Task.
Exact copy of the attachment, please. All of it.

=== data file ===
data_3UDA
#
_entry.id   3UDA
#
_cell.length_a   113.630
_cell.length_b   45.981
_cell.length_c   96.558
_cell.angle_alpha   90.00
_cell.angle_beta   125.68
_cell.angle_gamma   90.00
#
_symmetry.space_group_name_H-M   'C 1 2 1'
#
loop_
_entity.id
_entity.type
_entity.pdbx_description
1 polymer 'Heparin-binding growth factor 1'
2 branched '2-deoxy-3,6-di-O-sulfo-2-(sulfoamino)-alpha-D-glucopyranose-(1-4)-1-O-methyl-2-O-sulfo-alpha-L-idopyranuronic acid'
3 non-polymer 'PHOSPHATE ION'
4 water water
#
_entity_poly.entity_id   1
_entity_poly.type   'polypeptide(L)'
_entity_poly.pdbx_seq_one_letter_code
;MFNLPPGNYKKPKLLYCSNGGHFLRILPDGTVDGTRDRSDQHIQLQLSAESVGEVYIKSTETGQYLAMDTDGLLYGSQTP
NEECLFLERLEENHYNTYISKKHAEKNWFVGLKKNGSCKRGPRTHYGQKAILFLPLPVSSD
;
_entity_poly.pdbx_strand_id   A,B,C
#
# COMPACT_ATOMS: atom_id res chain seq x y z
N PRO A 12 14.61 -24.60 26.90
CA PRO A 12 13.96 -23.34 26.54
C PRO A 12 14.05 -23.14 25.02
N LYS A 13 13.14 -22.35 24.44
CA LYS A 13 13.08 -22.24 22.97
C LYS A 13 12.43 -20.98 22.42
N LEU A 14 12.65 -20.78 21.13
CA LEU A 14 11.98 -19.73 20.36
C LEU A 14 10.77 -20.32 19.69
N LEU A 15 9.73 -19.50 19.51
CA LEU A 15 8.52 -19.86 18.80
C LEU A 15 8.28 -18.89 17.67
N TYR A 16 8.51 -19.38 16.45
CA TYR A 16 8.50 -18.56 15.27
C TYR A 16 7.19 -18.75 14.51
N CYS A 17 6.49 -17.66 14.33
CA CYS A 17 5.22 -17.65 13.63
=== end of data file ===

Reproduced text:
data_3UDA
#
_entry.id   3UDA
#
_cell.length_a   113.630
_cell.length_b   45.981
_cell.length_c   96.558
_cell.angle_alpha   90.00
_cell.angle_beta   125.68
_cell.angle_gamma   90.00
#
_symmetry.space_group_name_H-M   'C 1 2 1'
#
loop_
_entity.id
_entity.type
_entity.pdbx_description
1 polymer 'Heparin-binding growth factor 1'
2 branched '2-deoxy-3,6-di-O-sulfo-2-(sulfoamino)-alpha-D-glucopyranose-(1-4)-1-O-methyl-2-O-sulfo-alpha-L-idopyranuronic acid'
3 non-polymer 'PHOSPHATE ION'
4 water water
#
_entity_poly.entity_id   1
_entity_poly.type   'polypeptide(L)'
_entity_poly.pdbx_seq_one_letter_code
;MFNLPPGNYKKPKLLYCSNGGHFLRILPDGTVDGTRDRSDQHIQLQLSAESVGEVYIKSTETGQYLAMDTDGLLYGSQTP
NEECLFLERLEENHYNTYISKKHAEKNWFVGLKKNGSCKRGPRTHYGQKAILFLPLPVSSD
;
_entity_poly.pdbx_strand_id   A,B,C
#
# COMPACT_ATOMS: atom_id res chain seq x y z
N PRO A 12 14.61 -24.60 26.90
CA PRO A 12 13.96 -23.34 26.54
C PRO A 12 14.05 -23.14 25.02
N LYS A 13 13.14 -22.35 24.44
CA LYS A 13 13.08 -22.24 22.97
C LYS A 13 12.43 -20.98 22.42
N LEU A 14 12.65 -20.78 21.13
CA LEU A 14 11.98 -19.73 20.36
C LEU A 14 10.77 -20.32 19.69
N LEU A 15 9.73 -19.50 19.51
CA LEU A 15 8.52 -19.86 18.80
C LEU A 15 8.28 -18.89 17.67
N TYR A 16 8.51 -19.38 16.45
CA TYR A 16 8.50 -18.56 15.27
C TYR A 16 7.19 -18.75 14.51
N CYS A 17 6.49 -17.66 14.33
CA CYS A 17 5.22 -17.65 13.63